Regarding the Freedom of Information “hack”

By evan on Apr 12, 2018

Update:

There is now a legal defence gofundme started by one of the CanSecWest organizers. Please donate what you can. This is a very important case, the government can’t be allowed to get away with this.

CBC has granted the teenager anonymity, but Jack Julian has a very good report on what happened from the teenagers point of view. 

/Update

Nova Scotia’s FOIPOP web service, much to the chagrin of reporters, has been unavailable for the better part of a week. Ironically, not much information has been provided on why. Today HRP and the Minister of Internal Affairs announced the web service had been “compromised” and a suspect was in custody. I’ll leave coverage of the subsequent political posturing to the news media, and instead focus on the actual attack and the implications this case has for security research in general.

The FOIPOP Webservice

Before I get into the details, I should explain what the provincial FOIPOP web service is and how it works.

It is a government-owned, subcontractor-run portal to pay for and receive FOIPOP reports. As a citizen, or as a reporter, you can pay $5 fee, and get access to government documents, from the normal course of their business, that are by and large considered to be public. In fact, there is a law, the Freedom of Information and Protection of Privacy Act that ensures those records are available to the public, with some restrictions. Those restrictions largely surround personal information. For example, I can request information about a project, but not about a person unless that person is me (or has given permission.)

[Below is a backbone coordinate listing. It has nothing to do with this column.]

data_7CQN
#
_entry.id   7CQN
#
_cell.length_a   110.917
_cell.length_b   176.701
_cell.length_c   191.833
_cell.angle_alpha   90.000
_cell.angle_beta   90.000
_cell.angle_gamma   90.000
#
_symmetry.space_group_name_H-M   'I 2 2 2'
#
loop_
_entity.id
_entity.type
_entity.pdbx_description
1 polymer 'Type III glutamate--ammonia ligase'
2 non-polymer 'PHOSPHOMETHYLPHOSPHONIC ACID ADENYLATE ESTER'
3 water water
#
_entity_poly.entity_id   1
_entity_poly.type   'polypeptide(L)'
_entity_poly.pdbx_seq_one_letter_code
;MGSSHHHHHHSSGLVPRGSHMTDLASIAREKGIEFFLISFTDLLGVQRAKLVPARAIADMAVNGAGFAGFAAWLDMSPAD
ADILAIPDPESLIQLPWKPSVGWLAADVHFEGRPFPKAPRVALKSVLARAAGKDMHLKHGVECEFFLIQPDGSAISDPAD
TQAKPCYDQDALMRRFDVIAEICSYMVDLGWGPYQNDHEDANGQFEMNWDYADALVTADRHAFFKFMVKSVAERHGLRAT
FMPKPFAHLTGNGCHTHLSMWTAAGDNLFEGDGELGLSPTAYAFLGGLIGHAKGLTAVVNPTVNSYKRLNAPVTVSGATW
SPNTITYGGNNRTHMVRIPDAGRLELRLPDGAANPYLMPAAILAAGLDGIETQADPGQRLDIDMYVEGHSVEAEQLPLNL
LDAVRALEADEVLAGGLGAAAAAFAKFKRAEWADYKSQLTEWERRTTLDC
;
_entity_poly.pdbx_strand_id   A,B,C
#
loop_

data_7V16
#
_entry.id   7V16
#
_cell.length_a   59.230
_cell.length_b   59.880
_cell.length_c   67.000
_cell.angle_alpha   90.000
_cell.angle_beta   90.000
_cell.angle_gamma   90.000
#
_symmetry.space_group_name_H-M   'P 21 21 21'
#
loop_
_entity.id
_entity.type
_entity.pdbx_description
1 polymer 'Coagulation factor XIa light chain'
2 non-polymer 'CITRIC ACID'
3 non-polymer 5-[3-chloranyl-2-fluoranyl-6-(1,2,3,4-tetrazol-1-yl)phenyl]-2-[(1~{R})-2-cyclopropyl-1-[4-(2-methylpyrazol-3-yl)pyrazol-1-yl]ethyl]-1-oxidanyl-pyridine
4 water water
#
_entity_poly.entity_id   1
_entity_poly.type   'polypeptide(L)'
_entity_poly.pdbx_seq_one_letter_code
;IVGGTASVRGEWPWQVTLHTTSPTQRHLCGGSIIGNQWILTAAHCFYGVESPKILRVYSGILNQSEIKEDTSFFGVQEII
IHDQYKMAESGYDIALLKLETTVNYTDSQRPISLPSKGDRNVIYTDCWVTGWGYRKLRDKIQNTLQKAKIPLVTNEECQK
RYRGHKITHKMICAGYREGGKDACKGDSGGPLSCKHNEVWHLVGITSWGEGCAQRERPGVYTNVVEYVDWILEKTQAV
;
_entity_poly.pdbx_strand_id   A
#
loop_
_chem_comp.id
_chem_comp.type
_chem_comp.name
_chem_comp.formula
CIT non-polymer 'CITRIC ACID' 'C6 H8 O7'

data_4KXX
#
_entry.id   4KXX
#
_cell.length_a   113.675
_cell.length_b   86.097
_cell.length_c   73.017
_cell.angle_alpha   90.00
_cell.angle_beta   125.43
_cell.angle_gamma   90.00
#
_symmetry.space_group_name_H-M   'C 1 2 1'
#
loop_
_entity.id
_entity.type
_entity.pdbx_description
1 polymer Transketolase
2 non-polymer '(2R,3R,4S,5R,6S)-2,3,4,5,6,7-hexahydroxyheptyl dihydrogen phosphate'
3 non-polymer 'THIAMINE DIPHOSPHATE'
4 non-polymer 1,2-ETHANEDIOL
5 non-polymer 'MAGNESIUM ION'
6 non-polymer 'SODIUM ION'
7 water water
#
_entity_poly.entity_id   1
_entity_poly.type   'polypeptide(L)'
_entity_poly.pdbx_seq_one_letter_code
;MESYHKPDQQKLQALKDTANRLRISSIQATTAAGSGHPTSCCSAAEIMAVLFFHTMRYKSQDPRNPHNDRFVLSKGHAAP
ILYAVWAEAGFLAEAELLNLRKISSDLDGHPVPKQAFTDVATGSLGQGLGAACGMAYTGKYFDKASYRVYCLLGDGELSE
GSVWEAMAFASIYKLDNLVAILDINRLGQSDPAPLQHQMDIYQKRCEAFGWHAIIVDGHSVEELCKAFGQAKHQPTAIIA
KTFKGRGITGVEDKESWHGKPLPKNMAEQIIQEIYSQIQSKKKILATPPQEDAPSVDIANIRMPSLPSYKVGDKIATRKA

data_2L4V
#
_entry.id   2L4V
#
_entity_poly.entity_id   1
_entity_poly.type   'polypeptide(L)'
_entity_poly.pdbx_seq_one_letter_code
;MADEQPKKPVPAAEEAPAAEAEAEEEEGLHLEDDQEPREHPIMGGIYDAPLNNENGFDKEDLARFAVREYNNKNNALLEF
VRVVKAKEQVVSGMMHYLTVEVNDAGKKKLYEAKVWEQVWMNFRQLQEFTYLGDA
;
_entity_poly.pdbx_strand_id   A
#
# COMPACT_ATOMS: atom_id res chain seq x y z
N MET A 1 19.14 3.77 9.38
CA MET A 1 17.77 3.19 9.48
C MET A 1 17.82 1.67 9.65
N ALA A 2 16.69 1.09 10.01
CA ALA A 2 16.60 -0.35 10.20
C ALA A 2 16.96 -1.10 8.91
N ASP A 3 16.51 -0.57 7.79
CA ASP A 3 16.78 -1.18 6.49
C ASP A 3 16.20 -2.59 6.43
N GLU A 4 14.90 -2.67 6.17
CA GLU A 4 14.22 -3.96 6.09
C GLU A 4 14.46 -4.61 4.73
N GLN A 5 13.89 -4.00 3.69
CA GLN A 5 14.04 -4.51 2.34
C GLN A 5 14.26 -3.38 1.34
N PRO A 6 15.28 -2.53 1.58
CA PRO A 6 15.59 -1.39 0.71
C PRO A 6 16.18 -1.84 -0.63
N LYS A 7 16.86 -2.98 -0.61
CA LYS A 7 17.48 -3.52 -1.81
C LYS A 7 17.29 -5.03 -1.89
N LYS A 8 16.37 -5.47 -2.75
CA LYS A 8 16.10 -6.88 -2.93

Let’s get an idea of the scope of this breach. According to Global News,

On April 6, Unisys informed the province that between March 3 and March 5 more than 7,000 documents  were accessed and downloaded by a “non-authorized person.”

The province says that 250 of the documents contain highly sensitive personal information such as birth dates, addresses and social insurance numbers.